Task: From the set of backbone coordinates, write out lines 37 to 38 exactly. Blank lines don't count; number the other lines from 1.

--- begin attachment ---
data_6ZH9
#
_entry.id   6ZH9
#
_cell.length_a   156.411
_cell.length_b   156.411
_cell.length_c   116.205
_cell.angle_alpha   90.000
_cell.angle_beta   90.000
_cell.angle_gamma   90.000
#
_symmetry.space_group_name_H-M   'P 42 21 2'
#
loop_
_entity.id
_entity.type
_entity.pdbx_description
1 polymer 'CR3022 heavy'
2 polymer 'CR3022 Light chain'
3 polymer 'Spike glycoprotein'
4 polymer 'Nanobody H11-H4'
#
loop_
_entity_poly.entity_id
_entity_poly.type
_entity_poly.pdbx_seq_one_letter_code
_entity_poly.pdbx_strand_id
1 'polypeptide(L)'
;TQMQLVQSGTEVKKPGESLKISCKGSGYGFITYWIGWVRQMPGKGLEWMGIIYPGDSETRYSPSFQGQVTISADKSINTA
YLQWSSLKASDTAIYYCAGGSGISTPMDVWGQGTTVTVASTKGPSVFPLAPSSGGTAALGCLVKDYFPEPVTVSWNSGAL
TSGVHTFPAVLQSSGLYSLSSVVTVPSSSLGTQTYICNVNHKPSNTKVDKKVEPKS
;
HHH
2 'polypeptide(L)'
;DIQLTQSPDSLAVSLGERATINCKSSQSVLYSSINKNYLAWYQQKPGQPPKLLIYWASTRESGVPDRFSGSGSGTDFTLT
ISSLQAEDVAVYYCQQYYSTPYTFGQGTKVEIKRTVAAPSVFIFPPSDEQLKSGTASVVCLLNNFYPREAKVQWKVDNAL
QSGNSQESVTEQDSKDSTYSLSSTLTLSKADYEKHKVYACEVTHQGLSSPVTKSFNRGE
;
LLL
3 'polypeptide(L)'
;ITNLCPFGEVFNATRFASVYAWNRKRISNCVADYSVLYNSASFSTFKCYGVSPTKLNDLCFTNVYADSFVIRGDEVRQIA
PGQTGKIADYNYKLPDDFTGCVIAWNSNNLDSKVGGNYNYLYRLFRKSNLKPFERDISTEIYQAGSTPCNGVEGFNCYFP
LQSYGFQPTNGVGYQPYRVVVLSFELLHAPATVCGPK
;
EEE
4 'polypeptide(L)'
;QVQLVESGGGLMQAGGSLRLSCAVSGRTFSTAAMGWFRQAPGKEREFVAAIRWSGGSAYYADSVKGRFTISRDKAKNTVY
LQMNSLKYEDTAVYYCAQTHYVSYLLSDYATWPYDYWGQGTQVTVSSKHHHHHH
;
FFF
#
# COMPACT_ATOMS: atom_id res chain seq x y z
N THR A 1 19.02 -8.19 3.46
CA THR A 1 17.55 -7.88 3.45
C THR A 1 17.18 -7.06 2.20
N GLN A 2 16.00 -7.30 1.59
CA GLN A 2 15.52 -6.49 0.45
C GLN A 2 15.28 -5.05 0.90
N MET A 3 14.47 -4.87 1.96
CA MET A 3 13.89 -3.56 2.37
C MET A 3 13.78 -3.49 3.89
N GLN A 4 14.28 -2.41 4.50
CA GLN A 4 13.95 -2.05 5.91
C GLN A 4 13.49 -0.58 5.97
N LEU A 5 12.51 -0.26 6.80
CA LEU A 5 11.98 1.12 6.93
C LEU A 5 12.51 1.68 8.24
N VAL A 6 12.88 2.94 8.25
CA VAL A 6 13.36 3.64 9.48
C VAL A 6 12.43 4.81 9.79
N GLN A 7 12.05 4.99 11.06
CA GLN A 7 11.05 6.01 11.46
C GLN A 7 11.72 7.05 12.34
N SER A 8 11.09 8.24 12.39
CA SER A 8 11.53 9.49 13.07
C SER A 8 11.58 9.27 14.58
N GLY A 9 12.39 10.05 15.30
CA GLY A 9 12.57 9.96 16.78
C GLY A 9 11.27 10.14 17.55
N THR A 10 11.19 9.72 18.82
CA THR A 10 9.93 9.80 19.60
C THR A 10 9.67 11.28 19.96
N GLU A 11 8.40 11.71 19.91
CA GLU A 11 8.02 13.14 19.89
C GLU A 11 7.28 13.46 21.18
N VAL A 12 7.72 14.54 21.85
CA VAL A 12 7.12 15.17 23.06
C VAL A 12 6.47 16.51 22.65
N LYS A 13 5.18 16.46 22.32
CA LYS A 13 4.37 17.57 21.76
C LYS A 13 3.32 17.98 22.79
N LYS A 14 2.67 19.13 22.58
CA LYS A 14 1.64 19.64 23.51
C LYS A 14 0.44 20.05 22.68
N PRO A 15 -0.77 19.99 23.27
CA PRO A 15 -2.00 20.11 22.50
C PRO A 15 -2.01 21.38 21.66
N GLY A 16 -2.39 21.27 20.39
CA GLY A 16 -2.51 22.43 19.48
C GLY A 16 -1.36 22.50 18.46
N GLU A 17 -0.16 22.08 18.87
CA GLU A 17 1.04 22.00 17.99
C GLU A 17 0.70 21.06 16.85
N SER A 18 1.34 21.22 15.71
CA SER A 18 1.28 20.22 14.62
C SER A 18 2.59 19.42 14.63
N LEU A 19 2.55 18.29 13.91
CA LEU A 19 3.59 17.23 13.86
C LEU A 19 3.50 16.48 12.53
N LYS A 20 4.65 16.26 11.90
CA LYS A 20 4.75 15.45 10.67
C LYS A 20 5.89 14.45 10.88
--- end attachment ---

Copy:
QSGNSQESVTEQDSKDSTYSLSSTLTLSKADYEKHKVYACEVTHQGLSSPVTKSFNRGE
;